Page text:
Producers for the show contacted Lanzillotta and began making visits to the church to see whether it would provide a fitting backdrop for the show. The show is mostly produced in Los Angeles although shooting takes place in Charleston.
Producers also met with the Vestry, the church’s governing board, to iron out the logistical issues, including insurance and legal protections. The studio paid the church $8,000 for the one-week use of the space. Based on the church’s typical rental fee scale, they had expected about $2,000. "The $8,000 came in handy," said Lanzillotta. "We didn’t have to make any budget cuts."
Lanzillotta sent Mitchell, the writer, several sample dedication ceremonies to use for inspiration for her script. He was very pleased with the result. "The ceremony was in keeping with anything I've done or seen," Lanzillotta said. "It would easily pass muster in any UU church."
In the episode prior to the one in which the dedication ceremony took place, the actor-minister took the time to explain to the baby’s parents the focus of a Unitarian Universalist child dedication ceremony. It was a rare moment for a wide audience to get a flavor for Unitarian Universalism. He told them:
“We don't use a single, fixed text. We’re flexible in accordance with the desires of the parents.”
“Our service is centered around asking the congregation to pledge its support to love and guide the child, to nurture her throughout her upbringing.”
"I find that issues of faith are highly personal and often difficult to articulate, but no less genuine because of that."
Listening attentively to it all, Joan told the minister, "I like the sound of that."
Just as the relationship between the minister and the parents was cordial and harmonious, church members and the film crew worked together seamlessly during the filming. Lanzillotta reports that they all got along well, and he was even allowed to audition for the role of the minister.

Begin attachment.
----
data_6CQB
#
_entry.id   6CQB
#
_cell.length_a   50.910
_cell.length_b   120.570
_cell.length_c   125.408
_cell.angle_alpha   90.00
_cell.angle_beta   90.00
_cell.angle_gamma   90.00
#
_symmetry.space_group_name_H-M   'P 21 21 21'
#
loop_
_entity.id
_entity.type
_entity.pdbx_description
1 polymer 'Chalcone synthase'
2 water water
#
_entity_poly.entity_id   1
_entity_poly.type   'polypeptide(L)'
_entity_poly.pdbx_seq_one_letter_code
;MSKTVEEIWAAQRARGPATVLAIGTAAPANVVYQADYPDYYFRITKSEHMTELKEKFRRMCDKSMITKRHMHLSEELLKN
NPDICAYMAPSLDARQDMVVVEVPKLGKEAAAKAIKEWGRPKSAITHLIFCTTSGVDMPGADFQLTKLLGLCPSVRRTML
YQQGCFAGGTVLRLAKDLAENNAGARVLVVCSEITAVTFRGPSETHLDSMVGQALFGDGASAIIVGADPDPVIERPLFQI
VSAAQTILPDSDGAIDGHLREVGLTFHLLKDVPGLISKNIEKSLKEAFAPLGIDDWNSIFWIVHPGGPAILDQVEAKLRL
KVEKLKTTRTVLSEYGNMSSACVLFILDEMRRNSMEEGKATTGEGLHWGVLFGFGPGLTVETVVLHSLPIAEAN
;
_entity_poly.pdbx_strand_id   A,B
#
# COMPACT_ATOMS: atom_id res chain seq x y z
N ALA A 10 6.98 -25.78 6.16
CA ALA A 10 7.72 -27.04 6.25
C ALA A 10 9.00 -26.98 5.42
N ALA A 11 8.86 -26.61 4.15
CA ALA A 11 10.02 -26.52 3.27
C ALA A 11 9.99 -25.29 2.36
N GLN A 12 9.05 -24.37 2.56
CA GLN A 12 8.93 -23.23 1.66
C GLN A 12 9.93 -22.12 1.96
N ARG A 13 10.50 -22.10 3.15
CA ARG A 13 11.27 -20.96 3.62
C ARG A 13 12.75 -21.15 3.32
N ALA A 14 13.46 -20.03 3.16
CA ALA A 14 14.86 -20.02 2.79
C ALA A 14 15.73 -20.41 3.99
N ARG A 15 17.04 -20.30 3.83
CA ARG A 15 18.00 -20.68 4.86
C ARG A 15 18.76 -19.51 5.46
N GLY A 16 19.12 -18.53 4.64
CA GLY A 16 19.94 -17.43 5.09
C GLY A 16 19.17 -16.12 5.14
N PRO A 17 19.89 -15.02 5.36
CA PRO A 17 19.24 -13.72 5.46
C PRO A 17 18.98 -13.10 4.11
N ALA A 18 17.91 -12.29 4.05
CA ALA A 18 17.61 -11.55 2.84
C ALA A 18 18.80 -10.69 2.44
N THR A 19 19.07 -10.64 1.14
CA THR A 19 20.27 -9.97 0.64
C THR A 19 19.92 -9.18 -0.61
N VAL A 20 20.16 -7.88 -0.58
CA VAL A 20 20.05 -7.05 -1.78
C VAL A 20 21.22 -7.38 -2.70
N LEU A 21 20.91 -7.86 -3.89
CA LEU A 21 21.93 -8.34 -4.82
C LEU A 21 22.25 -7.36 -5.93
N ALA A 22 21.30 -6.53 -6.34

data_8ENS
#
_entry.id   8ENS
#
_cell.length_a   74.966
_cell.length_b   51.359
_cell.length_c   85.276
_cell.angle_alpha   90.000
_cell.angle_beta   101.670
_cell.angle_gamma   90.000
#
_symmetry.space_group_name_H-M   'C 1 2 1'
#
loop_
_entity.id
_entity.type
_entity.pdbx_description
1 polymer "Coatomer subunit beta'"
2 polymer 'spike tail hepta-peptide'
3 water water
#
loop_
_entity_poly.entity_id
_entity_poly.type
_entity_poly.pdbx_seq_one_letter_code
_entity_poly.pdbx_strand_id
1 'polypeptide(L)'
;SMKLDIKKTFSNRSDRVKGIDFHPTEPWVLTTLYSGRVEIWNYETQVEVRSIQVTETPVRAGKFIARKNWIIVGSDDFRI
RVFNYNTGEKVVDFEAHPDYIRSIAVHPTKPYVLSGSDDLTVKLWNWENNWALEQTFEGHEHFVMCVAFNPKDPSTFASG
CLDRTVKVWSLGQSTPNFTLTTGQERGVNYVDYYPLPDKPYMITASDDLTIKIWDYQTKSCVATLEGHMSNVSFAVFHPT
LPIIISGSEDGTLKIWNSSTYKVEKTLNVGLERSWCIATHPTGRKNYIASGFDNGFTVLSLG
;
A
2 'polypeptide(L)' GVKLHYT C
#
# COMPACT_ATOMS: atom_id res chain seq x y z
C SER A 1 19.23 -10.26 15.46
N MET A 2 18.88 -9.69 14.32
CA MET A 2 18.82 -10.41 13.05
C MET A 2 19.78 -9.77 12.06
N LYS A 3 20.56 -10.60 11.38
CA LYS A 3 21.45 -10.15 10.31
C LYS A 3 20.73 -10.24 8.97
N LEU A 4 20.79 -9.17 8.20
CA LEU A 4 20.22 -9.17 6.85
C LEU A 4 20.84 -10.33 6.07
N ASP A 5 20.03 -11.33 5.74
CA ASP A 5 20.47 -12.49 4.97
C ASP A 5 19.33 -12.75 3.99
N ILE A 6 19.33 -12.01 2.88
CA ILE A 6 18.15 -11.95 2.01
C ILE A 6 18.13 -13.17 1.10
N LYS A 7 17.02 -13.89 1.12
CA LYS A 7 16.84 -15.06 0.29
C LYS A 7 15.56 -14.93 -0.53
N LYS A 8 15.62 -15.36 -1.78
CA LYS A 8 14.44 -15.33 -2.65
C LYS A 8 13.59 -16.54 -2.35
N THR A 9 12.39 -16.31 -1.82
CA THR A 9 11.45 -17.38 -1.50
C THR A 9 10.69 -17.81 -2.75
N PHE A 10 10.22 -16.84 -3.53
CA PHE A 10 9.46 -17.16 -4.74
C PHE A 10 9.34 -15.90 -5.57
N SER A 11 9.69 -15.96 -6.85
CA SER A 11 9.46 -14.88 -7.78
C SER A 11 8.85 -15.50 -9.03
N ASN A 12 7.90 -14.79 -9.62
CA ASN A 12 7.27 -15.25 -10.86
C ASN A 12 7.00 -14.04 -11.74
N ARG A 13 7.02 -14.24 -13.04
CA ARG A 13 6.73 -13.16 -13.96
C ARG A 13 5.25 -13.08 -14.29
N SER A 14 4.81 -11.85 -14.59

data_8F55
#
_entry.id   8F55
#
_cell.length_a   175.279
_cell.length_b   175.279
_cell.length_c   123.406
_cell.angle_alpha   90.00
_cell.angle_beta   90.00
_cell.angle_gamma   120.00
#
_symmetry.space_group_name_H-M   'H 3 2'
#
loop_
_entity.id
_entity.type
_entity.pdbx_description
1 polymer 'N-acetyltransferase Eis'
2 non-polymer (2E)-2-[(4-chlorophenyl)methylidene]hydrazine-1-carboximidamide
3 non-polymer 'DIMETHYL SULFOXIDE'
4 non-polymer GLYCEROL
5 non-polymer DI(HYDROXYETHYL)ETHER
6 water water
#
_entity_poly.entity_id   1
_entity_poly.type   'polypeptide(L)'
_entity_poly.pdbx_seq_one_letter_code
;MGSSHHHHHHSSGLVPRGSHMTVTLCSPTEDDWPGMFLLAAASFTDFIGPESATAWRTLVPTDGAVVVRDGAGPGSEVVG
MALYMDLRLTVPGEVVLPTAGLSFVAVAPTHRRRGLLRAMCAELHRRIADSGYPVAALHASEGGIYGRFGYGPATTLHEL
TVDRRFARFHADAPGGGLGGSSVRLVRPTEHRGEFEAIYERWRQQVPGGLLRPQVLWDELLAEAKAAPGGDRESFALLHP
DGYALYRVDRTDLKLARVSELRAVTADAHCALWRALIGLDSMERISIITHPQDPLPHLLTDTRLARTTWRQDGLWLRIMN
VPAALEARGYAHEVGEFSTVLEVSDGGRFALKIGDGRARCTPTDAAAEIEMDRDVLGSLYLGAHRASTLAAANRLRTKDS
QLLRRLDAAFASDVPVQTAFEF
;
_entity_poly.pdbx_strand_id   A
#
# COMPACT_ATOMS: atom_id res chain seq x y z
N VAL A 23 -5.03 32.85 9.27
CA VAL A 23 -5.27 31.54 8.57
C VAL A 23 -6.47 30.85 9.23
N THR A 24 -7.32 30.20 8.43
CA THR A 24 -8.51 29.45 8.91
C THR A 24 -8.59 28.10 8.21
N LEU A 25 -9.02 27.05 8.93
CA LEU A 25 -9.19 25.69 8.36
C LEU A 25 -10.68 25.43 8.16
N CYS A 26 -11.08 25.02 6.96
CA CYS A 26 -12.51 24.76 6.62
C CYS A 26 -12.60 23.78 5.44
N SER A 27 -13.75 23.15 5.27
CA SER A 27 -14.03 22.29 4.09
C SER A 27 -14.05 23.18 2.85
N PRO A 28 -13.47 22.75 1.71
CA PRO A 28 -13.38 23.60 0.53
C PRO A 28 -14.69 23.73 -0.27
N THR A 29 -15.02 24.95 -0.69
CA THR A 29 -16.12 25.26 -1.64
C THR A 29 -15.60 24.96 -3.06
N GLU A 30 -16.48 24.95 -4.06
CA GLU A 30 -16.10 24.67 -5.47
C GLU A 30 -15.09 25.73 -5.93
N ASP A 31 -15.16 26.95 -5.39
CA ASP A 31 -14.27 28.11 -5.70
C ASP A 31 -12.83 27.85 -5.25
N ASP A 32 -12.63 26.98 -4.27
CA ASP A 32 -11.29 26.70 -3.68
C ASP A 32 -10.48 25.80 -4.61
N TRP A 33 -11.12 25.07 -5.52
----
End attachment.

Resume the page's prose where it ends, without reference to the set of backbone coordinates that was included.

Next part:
Mitchell said both cast and crew were impressed by the warm welcome they received. "Rev. Peter and the folks in the church really understood that the Army Wives production is a community and is a family," she said. "We were welcomed with open arms, and that was awfully nice.” Some members of the crew began to attend services at the Charleston church after the shooting concluded, she said.
Lanzillotta hopes there will be more opportunities for Unitarian Universalism to be portrayed in the mainstream media. He urges other congregations to be as accommodating as possible if they are approached with a similar opportunity. "We’re such a distinct minority," he says. "It has not served us well to be standoffish or arrogant. We should be welcoming questions and able to participate in the media in any positive way we can."
The two Army Wives episodes, called "Disengagement" and "Family Readiness," are available online through mid-August at mylifetime.com. They are also available for purchase in hi-definition on iTunes.
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Michelle Bates Deakin, a member of First Parish Unitarian Universalist of Arlington, Massachusetts, was a UU World contributing editor from 2006 to 2011 and a UU World senior editor from 2011 to 2014. She is the author of Social Action Heroes: Unitarian Universalists Who Are Changing the World (Skinner House, 2011) and Gay Marriage, Real Life: 10 Stories of Love and Family (Skinner House, 2006).